Mitochondrial aberrations are observed in human Alzheimer's disease (AD) and in medical conditions that increase the risk of this disorder, suggesting that mitochondrial dysfunction may contribute to pathophysiology of AD. Here, using OXYS rats that simulate key characteristics of sporadic AD, we set out to determine the role of mitochondria in the pathophysiology of this disorder. OXYS rats were treated with a mitochondria-targeted antioxidant SkQ1 from age 12 to 18 months, that is, during active progression of AD-like pathology in these animals. Dietary supplementation with SkQ1 caused this compound to accumulate in various brain regions, and it was localized mostly to neuronal mitochondria. Via improvement of structural and functional state of mitochondria, treatment with SkQ1 alleviated the structural neurodegenerative alterations, prevented the neuronal loss and synaptic damage, increased the levels of synaptic proteins, enhanced neurotrophic supply, and decreased amyloid-β1-42 protein levels and tau hyperphosphorylation in the hippocampus of OXYS rats, resulting in improvement of the learning ability and memory. Collectively, these data support that mitochondrial dysfunction may play a key role in the pathophysiology of AD and that therapies with target mitochondria are potent to normalize a wide range of cellular signaling processes and therefore slow the progression of AD.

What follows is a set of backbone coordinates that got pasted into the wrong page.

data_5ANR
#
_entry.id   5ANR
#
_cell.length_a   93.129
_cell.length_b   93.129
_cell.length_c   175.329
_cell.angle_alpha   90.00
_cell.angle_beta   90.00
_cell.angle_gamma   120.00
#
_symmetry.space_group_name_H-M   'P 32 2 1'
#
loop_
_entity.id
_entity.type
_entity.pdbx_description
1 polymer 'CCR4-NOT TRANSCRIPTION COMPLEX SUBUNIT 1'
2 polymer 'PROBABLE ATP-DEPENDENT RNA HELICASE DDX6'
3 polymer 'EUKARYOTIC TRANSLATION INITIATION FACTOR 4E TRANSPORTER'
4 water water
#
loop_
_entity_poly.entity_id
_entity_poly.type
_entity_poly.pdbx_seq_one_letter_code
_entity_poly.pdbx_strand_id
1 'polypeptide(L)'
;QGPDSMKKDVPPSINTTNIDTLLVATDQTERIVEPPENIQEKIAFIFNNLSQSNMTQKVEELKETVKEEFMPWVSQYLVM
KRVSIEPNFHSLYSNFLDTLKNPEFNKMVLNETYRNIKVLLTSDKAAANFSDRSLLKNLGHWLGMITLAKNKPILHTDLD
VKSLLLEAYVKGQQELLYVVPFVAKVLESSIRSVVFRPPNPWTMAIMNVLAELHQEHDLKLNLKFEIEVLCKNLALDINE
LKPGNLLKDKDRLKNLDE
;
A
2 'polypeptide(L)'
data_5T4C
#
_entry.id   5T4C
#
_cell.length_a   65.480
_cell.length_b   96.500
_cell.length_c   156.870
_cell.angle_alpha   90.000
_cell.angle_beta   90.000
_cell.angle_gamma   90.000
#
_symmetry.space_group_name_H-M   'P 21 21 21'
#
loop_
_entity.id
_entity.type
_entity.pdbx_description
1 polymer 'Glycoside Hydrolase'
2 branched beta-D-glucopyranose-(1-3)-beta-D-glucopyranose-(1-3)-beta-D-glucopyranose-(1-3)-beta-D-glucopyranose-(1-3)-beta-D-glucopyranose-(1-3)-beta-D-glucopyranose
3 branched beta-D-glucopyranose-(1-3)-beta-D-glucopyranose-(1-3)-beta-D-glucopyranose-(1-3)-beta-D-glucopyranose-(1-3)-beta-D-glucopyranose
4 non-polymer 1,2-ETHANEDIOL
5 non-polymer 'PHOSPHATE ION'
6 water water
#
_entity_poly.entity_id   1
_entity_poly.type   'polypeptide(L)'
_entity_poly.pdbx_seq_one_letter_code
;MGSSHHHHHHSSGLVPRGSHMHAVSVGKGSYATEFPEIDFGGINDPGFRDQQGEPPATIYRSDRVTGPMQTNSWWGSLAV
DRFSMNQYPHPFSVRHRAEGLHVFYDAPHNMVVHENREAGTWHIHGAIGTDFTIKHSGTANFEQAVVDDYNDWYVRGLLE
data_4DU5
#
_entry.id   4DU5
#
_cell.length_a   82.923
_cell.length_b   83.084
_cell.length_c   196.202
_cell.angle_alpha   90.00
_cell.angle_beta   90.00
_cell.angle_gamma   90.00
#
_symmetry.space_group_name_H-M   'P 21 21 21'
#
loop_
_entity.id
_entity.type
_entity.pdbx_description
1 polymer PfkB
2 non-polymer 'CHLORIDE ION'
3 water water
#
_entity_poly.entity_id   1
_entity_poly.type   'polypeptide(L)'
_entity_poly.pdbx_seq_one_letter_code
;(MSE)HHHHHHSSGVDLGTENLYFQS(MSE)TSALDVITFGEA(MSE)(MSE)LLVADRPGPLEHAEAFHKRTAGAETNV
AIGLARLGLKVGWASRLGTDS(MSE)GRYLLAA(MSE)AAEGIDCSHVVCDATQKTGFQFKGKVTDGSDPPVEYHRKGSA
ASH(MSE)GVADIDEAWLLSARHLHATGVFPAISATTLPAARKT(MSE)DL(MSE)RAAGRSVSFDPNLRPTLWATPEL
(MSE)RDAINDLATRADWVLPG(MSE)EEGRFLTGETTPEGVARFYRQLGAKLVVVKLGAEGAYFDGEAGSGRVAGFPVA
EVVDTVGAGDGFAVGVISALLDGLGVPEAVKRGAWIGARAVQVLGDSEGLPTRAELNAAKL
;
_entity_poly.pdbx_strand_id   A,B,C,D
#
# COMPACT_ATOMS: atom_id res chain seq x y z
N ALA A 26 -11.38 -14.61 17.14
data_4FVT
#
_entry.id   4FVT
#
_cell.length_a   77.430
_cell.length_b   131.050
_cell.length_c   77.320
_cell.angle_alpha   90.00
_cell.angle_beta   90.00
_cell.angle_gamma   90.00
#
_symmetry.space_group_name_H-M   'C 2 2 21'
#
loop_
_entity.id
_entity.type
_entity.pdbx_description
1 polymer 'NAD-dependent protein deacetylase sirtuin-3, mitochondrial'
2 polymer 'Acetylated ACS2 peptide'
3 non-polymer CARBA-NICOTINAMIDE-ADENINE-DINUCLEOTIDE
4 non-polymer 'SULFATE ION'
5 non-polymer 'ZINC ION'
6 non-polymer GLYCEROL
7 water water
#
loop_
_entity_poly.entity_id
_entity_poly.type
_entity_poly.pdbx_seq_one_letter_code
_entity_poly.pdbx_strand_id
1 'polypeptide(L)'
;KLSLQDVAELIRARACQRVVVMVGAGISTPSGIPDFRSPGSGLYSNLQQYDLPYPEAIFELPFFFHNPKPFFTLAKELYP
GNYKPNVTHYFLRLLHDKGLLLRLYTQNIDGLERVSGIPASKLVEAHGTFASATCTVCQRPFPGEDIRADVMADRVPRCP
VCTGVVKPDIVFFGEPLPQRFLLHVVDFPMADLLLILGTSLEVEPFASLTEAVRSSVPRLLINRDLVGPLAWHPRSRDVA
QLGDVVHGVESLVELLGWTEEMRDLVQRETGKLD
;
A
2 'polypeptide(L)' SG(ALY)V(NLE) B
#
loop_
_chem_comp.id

Keywords: Alzheimer’s disease; amyloid; mitochondria; neurodegeneration; synapse.